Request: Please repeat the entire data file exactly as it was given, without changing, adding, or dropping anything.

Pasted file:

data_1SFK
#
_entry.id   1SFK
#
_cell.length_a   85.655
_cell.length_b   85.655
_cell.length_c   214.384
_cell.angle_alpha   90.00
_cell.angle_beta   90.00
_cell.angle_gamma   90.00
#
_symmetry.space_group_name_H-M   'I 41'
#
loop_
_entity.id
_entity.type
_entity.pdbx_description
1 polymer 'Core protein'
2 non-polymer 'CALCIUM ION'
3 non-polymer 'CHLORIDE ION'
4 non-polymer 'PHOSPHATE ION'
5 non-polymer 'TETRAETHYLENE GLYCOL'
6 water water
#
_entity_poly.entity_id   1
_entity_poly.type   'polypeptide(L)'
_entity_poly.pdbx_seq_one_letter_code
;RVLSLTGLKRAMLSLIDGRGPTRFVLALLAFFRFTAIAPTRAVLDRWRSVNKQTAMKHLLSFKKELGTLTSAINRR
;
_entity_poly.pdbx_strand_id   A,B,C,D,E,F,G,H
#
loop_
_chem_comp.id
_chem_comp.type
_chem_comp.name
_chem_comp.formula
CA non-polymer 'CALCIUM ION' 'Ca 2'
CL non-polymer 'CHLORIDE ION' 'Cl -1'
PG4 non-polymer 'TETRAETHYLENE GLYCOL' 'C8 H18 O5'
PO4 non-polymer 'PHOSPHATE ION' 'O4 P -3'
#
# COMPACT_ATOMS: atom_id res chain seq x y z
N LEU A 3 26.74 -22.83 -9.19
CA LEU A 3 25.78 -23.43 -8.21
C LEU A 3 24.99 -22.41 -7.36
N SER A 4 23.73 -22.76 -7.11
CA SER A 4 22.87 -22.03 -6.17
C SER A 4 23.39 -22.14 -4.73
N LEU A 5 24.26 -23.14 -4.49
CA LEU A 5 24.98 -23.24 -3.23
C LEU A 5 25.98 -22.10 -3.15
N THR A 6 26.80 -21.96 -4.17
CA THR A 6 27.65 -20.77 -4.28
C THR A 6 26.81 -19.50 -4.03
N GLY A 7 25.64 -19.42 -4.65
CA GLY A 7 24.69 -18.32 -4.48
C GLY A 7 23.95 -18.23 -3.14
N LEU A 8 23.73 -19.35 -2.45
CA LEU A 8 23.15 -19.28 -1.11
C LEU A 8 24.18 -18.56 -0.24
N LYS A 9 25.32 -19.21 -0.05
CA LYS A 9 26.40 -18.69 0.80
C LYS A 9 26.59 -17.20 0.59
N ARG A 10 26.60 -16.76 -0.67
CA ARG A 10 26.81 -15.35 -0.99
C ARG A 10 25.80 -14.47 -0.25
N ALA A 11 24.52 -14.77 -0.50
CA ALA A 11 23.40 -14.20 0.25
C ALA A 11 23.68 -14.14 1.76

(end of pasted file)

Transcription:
data_1SFK
#
_entry.id   1SFK
#
_cell.length_a   85.655
_cell.length_b   85.655
_cell.length_c   214.384
_cell.angle_alpha   90.00
_cell.angle_beta   90.00
_cell.angle_gamma   90.00
#
_symmetry.space_group_name_H-M   'I 41'
#
loop_
_entity.id
_entity.type
_entity.pdbx_description
1 polymer 'Core protein'
2 non-polymer 'CALCIUM ION'
3 non-polymer 'CHLORIDE ION'
4 non-polymer 'PHOSPHATE ION'
5 non-polymer 'TETRAETHYLENE GLYCOL'
6 water water
#
_entity_poly.entity_id   1
_entity_poly.type   'polypeptide(L)'
_entity_poly.pdbx_seq_one_letter_code
;RVLSLTGLKRAMLSLIDGRGPTRFVLALLAFFRFTAIAPTRAVLDRWRSVNKQTAMKHLLSFKKELGTLTSAINRR
;
_entity_poly.pdbx_strand_id   A,B,C,D,E,F,G,H
#
loop_
_chem_comp.id
_chem_comp.type
_chem_comp.name
_chem_comp.formula
CA non-polymer 'CALCIUM ION' 'Ca 2'
CL non-polymer 'CHLORIDE ION' 'Cl -1'
PG4 non-polymer 'TETRAETHYLENE GLYCOL' 'C8 H18 O5'
PO4 non-polymer 'PHOSPHATE ION' 'O4 P -3'
#
# COMPACT_ATOMS: atom_id res chain seq x y z
N LEU A 3 26.74 -22.83 -9.19
CA LEU A 3 25.78 -23.43 -8.21
C LEU A 3 24.99 -22.41 -7.36
N SER A 4 23.73 -22.76 -7.11
CA SER A 4 22.87 -22.03 -6.17
C SER A 4 23.39 -22.14 -4.73
N LEU A 5 24.26 -23.14 -4.49
CA LEU A 5 24.98 -23.24 -3.23
C LEU A 5 25.98 -22.10 -3.15
N THR A 6 26.80 -21.96 -4.17
CA THR A 6 27.65 -20.77 -4.28
C THR A 6 26.81 -19.50 -4.03
N GLY A 7 25.64 -19.42 -4.65
CA GLY A 7 24.69 -18.32 -4.48
C GLY A 7 23.95 -18.23 -3.14
N LEU A 8 23.73 -19.35 -2.45
CA LEU A 8 23.15 -19.28 -1.11
C LEU A 8 24.18 -18.56 -0.24
N LYS A 9 25.32 -19.21 -0.05
CA LYS A 9 26.40 -18.69 0.80
C LYS A 9 26.59 -17.20 0.59
N ARG A 10 26.60 -16.76 -0.67
CA ARG A 10 26.81 -15.35 -0.99
C ARG A 10 25.80 -14.47 -0.25
N ALA A 11 24.52 -14.77 -0.50
CA ALA A 11 23.40 -14.20 0.25
C ALA A 11 23.68 -14.14 1.76